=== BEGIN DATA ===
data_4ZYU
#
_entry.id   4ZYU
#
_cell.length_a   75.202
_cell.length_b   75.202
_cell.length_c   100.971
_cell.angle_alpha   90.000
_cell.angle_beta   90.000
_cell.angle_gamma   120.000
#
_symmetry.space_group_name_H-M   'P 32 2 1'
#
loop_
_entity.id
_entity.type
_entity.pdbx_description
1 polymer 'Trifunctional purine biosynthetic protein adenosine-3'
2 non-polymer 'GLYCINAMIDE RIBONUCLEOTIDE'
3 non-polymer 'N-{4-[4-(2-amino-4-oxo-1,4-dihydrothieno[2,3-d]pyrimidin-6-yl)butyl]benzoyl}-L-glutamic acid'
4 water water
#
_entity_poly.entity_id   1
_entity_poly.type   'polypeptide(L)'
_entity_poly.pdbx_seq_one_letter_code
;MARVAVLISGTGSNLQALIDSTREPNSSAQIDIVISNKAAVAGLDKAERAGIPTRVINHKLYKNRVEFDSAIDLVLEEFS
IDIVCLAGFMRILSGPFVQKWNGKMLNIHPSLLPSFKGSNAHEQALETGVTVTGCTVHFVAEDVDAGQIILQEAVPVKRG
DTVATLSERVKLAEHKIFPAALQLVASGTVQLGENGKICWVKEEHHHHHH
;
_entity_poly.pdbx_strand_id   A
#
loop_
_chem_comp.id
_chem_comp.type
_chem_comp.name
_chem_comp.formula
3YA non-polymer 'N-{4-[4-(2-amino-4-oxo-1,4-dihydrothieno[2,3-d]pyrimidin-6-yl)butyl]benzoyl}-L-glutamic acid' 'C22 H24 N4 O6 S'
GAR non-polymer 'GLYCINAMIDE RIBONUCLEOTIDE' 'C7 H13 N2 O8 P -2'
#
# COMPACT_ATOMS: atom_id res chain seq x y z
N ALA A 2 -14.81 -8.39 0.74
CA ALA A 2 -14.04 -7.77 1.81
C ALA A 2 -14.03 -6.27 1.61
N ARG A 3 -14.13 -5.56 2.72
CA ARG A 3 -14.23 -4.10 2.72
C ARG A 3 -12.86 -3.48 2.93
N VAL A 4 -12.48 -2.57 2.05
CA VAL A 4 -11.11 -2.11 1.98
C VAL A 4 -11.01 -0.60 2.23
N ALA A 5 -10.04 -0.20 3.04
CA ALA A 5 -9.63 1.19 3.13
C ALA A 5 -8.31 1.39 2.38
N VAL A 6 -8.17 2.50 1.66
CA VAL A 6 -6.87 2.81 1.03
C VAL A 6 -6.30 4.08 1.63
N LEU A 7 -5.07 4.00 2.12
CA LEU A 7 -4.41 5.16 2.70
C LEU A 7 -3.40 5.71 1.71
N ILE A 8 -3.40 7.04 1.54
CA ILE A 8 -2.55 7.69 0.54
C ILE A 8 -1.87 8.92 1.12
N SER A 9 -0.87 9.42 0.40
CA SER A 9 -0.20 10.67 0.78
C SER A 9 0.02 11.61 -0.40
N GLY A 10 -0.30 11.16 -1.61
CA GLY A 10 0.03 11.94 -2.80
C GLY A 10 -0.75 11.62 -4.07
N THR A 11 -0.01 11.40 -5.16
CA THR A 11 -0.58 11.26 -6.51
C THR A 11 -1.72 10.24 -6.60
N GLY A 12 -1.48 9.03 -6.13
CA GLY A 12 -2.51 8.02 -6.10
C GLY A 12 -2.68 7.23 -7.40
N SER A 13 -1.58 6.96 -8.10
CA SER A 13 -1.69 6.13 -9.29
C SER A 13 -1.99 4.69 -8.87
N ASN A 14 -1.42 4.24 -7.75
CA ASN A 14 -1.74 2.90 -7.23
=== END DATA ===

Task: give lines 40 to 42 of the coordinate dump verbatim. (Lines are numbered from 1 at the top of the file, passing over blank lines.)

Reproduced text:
# COMPACT_ATOMS: atom_id res chain seq x y z
N ALA A 2 -14.81 -8.39 0.74
CA ALA A 2 -14.04 -7.77 1.81